Hello, my name is Pumtiwitt McCarthy,
I'm an associate professor in the Department of Chemistry
at Morgan State University, and today I'll be
talking to you about vaccines and how they can be
used as a weapon against antibiotic resistance.
As an overview of my presentation today,
I'll first be talking about antibiotic resistance.
I will then focus on the major World Health Organization pathogenic targets,
with a focus on one species per priority level.
I'll talk about the current vaccines against these species, as well as
some development that's taking place.
At the end I'll provide some conclusions to the presentation.
Antibiotic resistance is a global problem, and this is
mainly because of the fact that there is an overuse of antibiotics.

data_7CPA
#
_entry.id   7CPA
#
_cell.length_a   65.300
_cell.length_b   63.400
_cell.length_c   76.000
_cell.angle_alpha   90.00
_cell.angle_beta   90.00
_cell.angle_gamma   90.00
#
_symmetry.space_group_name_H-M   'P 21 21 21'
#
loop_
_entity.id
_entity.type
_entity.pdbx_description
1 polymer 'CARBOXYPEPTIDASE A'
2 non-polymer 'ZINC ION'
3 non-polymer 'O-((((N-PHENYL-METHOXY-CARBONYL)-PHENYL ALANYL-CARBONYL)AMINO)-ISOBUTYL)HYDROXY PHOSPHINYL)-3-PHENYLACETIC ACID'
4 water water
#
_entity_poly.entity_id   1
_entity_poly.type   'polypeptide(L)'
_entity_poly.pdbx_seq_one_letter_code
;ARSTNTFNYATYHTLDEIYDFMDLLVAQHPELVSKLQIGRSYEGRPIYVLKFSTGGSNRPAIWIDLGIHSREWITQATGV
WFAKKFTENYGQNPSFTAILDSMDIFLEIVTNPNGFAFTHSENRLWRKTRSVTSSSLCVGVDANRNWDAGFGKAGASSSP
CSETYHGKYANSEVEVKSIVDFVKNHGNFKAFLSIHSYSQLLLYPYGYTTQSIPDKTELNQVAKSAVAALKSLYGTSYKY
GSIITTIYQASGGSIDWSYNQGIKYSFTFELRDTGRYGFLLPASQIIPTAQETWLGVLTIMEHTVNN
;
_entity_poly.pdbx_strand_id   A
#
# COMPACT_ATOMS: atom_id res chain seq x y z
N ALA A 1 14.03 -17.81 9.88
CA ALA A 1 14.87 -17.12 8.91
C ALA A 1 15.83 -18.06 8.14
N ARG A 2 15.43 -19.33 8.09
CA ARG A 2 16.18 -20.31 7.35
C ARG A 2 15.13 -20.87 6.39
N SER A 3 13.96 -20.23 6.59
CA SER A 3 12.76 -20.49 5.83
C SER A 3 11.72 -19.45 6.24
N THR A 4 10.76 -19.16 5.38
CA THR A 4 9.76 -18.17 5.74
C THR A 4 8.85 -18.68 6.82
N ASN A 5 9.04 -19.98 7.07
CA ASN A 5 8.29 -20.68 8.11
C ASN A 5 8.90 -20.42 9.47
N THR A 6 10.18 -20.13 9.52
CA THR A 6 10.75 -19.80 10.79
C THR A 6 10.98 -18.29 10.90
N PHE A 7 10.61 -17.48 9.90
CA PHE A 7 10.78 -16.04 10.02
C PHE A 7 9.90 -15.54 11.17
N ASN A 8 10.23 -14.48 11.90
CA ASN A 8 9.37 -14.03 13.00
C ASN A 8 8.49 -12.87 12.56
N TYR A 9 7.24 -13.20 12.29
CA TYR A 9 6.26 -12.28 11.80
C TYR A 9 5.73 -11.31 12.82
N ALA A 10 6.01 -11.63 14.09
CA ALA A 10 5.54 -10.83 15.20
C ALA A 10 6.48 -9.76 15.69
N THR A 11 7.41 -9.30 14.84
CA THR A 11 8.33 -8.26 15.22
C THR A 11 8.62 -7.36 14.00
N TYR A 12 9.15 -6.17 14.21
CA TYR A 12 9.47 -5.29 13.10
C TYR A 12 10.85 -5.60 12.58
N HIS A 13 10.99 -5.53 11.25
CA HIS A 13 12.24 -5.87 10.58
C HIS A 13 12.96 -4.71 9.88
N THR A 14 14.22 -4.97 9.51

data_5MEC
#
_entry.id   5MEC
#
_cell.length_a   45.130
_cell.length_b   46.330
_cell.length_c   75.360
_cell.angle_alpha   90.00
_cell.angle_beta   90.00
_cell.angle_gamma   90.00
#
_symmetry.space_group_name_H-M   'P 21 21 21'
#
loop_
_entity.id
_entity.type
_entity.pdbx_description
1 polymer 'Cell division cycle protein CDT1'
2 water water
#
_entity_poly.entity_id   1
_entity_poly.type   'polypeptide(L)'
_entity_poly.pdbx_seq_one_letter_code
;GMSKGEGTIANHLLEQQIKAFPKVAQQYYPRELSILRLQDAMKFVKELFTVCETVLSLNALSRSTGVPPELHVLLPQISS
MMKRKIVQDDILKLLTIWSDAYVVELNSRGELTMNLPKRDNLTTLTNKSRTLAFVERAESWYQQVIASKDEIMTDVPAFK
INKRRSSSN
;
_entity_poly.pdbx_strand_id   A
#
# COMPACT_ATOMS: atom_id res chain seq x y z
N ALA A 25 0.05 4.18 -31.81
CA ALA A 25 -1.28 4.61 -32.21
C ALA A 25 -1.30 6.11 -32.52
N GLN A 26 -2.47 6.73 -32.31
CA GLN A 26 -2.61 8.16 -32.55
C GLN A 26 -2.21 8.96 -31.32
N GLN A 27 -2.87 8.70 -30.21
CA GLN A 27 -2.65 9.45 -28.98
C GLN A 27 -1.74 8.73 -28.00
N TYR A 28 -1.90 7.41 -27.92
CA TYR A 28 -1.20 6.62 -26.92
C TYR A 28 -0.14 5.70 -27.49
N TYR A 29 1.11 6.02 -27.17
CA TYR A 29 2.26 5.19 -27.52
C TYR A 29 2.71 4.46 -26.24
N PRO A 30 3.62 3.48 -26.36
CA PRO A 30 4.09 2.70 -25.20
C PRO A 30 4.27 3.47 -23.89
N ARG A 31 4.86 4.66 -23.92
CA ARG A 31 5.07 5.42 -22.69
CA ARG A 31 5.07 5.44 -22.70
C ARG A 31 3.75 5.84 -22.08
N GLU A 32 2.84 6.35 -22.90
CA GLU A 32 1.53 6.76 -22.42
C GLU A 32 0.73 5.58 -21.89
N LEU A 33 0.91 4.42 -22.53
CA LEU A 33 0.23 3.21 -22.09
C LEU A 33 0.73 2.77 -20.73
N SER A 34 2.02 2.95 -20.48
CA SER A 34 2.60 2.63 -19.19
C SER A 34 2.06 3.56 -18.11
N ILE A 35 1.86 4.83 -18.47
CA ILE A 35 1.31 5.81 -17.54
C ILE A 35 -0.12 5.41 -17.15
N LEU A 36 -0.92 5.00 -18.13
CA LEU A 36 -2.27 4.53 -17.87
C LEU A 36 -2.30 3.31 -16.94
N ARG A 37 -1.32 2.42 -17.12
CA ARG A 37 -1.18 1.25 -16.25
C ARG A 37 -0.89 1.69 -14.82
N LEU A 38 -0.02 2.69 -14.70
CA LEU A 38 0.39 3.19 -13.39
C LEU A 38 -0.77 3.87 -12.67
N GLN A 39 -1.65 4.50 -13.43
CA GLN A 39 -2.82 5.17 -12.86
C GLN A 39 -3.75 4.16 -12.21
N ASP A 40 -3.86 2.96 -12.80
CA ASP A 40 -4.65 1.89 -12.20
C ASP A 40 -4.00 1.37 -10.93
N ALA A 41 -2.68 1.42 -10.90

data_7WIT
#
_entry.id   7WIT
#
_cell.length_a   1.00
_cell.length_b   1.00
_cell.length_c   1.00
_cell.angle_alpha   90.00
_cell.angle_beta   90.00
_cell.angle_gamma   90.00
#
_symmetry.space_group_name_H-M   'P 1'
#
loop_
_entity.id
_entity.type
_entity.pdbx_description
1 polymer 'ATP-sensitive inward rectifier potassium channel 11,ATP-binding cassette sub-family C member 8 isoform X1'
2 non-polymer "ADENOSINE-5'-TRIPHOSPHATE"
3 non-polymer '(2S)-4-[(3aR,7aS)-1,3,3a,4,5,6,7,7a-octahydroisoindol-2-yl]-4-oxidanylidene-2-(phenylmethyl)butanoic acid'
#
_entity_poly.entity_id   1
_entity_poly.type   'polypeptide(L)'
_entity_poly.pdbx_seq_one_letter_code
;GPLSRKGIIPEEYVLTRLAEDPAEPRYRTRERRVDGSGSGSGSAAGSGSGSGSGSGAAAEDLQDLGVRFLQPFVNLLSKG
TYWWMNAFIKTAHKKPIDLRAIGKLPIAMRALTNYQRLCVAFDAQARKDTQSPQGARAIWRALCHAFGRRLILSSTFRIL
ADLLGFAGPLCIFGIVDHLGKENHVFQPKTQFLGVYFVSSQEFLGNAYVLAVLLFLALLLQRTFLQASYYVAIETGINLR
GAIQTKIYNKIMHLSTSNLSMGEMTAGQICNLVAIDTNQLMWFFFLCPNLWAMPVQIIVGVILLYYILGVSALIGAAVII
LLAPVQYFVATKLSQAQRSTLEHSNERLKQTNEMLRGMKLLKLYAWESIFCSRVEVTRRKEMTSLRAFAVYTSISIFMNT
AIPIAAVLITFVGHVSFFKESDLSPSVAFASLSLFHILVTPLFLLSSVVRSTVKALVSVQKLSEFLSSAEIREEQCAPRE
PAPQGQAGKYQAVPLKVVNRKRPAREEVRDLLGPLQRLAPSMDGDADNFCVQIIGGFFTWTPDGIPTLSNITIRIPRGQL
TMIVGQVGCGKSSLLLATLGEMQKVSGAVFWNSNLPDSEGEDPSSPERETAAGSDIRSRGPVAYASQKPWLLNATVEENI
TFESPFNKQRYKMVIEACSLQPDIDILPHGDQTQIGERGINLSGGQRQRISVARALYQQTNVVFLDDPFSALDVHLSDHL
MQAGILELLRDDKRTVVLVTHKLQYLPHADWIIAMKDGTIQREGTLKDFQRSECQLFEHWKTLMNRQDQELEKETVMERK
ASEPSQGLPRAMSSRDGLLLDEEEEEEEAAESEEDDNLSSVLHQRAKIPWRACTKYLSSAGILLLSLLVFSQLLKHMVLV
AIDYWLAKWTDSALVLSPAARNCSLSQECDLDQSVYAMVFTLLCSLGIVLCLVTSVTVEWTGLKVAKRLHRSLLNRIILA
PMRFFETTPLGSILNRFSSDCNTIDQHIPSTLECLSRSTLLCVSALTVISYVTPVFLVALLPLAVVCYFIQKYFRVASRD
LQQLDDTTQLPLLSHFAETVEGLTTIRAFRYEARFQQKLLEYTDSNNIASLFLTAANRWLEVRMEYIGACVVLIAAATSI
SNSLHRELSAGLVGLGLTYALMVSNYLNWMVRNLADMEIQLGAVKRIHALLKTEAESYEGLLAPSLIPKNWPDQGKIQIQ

Bacteria are continually evolving, to incorporate new ways to weaken the effect of antibiotics.
The World Health Organization has developed
a global action plan to help combat antimicrobial resistance.
In this slide, I have some chemical structures of a few of
the antibiotics that currently many bacteria have resistance to,
including penicillin, cephalosporins, carbapenems,
as well as fluoroquinolones.
The five strategic goals of the World Health Organization's global action plan are:
first, to improve awareness and understanding of antimicrobial resistance;
to strengthen knowledge through surveillance and research;
to reduce the incidence of infection;
to optimize the use of antimicrobial agents;
and also to develop the economic case for
sustainable investment, that will take into account the needs
of all countries, and increase investment in new medicines,
diagnostic tools, vaccines and other inventions.
I've highlighted what we'll focus on in this presentation,
which is vaccines, and vaccines can be
very important to reducing the incidence of infection.